State representations hold the promise of simplifying control, allowing a reinforcement learning (RL) agent to solve a task more quickly, and to generalize better to new tasks. While this representation can be learned in a multi-task setting, doing so requires manually constructing a suitable task distribution, an onerous requirement. Instead, we propose to learn a representation that encodes as few bits of the input as possible, subject to the constraint that the agent is still able to solve this task. This essentially amounts to placing “blinkers” on our agent, with the aim of ignoring spurious attributes of the state. Formally, we adopt the information bottleneck (IB) as a measure of representational complexity, and augment the standard RL objective with a lower bound.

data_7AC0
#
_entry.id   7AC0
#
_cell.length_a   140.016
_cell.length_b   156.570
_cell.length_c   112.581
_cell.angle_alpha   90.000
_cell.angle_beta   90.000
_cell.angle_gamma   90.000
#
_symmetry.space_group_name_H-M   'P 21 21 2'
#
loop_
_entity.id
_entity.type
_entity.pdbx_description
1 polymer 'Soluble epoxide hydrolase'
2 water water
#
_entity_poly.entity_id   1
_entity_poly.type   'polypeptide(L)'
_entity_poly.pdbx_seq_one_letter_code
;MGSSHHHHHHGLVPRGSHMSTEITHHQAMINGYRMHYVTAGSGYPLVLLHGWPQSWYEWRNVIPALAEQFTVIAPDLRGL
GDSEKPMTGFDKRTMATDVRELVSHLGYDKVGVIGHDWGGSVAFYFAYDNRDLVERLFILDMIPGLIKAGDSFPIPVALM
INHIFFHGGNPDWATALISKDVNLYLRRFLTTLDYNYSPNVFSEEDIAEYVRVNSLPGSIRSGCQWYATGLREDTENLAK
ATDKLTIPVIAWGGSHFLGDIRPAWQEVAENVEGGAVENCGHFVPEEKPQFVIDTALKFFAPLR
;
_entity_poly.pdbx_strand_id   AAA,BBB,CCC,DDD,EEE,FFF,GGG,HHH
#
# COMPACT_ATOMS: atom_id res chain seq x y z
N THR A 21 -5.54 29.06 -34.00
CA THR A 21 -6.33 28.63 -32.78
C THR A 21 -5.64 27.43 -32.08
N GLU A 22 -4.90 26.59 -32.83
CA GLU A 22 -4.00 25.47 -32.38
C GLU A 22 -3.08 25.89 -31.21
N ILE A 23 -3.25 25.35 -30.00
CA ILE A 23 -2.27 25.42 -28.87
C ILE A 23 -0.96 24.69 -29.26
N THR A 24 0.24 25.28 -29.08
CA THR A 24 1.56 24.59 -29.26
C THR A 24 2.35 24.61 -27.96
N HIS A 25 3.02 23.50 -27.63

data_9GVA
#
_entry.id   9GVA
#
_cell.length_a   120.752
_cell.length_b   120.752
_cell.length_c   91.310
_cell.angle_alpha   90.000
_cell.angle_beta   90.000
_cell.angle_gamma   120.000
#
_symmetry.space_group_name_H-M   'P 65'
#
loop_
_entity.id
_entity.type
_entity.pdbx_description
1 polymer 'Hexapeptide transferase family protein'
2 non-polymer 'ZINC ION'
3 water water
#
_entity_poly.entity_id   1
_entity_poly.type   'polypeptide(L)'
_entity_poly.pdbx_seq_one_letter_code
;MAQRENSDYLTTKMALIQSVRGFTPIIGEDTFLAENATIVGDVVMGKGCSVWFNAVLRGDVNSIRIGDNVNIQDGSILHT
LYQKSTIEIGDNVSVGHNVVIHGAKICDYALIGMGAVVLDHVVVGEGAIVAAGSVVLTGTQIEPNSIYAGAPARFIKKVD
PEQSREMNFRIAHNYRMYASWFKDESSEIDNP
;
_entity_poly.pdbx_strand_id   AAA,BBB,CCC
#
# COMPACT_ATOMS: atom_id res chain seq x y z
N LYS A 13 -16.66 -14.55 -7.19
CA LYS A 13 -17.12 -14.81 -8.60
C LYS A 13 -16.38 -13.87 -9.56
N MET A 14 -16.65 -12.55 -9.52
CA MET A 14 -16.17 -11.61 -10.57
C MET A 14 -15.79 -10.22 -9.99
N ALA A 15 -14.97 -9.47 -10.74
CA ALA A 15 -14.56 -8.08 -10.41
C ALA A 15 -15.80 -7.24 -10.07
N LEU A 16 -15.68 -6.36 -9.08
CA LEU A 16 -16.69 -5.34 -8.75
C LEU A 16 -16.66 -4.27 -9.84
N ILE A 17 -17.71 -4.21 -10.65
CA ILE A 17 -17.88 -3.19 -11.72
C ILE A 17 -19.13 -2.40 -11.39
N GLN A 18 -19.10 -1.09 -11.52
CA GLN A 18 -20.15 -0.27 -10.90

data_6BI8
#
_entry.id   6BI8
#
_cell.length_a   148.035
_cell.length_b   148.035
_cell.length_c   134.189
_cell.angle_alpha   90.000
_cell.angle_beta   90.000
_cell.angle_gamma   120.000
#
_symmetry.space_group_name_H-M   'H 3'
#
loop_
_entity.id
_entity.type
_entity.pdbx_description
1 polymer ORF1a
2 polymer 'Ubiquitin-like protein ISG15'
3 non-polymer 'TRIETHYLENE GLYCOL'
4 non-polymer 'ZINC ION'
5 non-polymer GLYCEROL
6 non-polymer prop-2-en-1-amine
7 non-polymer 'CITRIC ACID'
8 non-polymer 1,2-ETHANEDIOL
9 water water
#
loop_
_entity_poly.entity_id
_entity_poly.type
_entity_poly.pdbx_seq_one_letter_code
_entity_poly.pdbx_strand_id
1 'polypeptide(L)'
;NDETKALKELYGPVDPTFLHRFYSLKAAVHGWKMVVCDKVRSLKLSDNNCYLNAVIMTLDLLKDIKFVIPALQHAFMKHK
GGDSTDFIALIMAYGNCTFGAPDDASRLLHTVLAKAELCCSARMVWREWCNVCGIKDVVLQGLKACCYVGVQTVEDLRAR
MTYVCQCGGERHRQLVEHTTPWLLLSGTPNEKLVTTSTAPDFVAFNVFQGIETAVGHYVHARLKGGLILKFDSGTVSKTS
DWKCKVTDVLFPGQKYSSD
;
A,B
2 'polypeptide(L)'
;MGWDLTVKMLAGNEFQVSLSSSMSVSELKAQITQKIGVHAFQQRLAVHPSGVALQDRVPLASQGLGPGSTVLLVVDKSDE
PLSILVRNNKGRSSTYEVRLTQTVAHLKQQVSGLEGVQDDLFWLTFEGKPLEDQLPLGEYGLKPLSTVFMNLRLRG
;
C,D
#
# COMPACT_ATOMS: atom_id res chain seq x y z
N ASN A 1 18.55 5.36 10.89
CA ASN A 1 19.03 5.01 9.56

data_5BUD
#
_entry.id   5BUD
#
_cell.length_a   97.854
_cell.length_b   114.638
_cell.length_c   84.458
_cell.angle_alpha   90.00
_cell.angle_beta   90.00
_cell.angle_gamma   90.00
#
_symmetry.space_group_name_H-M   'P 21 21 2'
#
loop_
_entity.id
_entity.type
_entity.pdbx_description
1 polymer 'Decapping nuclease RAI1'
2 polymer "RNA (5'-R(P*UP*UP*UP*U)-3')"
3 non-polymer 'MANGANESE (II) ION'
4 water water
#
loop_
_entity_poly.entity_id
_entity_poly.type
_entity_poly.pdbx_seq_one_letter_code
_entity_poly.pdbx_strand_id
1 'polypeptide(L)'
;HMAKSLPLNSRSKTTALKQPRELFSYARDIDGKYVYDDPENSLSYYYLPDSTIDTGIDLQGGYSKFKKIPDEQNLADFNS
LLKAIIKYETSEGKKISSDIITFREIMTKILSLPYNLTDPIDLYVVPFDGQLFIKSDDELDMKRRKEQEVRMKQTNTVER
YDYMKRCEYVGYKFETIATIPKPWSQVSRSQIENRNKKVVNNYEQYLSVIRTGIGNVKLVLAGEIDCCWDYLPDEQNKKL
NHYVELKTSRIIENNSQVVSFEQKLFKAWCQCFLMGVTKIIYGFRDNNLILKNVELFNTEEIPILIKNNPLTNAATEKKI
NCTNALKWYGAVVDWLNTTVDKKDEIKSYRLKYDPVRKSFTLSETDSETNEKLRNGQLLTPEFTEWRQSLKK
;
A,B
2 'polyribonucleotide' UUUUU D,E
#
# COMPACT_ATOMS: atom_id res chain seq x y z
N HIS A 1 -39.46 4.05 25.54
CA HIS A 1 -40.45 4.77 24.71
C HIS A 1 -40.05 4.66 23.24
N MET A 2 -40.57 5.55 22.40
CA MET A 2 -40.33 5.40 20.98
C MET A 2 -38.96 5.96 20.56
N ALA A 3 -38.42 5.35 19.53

Emergence of Invariance and Disentanglement in Deep Representations,
Using established principles from Statistics and Information Theory, we show that invariance to nuisance factors in a deep neural network is equivalent to information minimality of the learned representation, and that stacking layers and injecting noise during training naturally bias the network towards learning invariant representations. We then decompose the cross-entropy loss used during …